Original: acrylic & ink on canvas
Glacial ice stores 70% of freshwater, and therefore is the largest reservoir on earth. In Switzerland, people started to cover areas of glaciers with fleece during summer in order to reduce the melting - with uncertain success. On the other hand, it also shows how helpless we are once the temperature is rising.
Although high alpine regions seem to be raw and hostile places, they are home to a rather invisible but vivid ecosystem. Similarly, we might think of remote places like Antarctica or Greenland as harsh lands, not related to life at first glance, and yet again the truth about them shows us the exact opposite. In this series, I used exaggerated light, temperature and color conditions in order to make pure rocks and ice become alive. To give these places a vivid character by using methods other than their physical shape, it indicates the unseen universe within them.
As riders of snow, water and dirt, our connection to the earth is strong. We who live outside understand clearly that this planet is in a state of emergency. For Asymbol artist Iuna Tinta, it’s the radical changes she's witnessed in her beloved Swiss mountains that give cause for alarm. From bi-polar winters to rapidly-melting glaciers in bare mountains that once held summer snow, Iuna’s inspiration is drawn from landscapes that are actively transforming around her.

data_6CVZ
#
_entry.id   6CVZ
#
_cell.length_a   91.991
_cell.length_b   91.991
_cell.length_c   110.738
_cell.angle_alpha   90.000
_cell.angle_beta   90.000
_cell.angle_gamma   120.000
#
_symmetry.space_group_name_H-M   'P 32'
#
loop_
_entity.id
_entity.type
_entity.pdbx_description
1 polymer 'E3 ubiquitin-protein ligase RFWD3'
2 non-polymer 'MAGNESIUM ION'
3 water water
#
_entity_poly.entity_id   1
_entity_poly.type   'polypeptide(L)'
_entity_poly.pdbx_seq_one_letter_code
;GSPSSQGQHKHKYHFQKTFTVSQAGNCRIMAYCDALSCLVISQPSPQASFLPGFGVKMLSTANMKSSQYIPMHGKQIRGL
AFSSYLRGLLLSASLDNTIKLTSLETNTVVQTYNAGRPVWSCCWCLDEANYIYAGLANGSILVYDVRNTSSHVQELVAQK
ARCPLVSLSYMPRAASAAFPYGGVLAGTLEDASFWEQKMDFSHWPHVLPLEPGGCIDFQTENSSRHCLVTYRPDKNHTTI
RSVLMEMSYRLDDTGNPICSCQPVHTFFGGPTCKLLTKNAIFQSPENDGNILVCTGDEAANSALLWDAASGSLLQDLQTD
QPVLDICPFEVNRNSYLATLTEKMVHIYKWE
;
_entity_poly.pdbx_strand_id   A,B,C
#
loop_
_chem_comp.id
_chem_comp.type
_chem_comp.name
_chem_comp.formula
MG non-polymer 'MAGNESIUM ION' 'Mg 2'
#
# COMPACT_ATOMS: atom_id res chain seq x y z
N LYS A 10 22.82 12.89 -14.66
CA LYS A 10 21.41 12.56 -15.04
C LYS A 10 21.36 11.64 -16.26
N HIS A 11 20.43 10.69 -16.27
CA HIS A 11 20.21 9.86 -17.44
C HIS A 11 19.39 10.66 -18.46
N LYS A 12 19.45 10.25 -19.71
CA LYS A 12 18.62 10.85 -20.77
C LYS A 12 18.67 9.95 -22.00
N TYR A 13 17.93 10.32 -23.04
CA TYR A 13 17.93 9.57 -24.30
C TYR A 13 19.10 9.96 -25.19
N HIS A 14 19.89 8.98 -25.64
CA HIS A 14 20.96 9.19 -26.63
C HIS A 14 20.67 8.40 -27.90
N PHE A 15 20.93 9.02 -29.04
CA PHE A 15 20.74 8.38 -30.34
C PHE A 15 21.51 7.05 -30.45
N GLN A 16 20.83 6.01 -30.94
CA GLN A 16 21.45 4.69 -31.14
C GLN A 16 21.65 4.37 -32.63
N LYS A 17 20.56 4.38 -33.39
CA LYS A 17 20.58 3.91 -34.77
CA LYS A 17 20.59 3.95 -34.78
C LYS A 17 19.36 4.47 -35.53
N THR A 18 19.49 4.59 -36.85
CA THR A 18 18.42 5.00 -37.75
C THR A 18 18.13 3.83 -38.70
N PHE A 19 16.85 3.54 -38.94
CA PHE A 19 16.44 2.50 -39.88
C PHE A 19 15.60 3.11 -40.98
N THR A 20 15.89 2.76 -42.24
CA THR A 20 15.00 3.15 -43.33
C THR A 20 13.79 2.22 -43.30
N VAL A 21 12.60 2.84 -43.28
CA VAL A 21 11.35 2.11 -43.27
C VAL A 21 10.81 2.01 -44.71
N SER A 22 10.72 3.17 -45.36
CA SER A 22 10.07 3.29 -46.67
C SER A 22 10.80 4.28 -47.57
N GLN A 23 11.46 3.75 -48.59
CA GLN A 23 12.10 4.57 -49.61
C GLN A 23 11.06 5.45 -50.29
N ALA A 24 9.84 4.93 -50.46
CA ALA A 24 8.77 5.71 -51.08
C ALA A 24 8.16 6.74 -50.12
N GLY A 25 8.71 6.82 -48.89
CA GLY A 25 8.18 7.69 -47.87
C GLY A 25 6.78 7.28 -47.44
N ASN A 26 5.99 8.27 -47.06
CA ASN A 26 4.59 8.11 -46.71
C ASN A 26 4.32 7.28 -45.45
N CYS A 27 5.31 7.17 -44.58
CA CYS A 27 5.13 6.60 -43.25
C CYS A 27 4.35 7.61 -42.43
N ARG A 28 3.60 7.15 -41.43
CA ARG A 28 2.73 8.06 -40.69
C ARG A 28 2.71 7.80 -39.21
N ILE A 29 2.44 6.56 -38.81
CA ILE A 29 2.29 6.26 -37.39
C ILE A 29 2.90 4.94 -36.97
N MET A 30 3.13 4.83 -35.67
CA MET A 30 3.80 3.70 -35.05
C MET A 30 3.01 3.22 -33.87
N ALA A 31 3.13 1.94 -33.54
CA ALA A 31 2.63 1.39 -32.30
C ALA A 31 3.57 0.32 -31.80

By shining a light on the beauty of what we have and heartbreak of what we're losing, Iuna Tinta’s art heralds a thundering call-to-action. No longer is it okay to sit idle while the world around us sounds its alarm bells. This is an emergency.
20" x 17"
Embossed, Open Edition
Acrylic & Ink on Canvas
47.244" x 39.370"
$95.00 - $2,200.00
Iuna Tinta is a Swiss artist working in Berlin, Germany. She earned her B.A. from the University of Applied Sciences and Arts Lucerne in 2009. Her paintings have been exhibited in several international solo and group shows and her work is frequently being featured within the snowsports industry. Iuna Tinta’s modern mountainscapes and native iconography are influenced by numerous years in Central America and the Pacific North West Coast. However, it is her own roots, the traditional folk art and the Swiss landscapes, that has shaped her artistic style the most.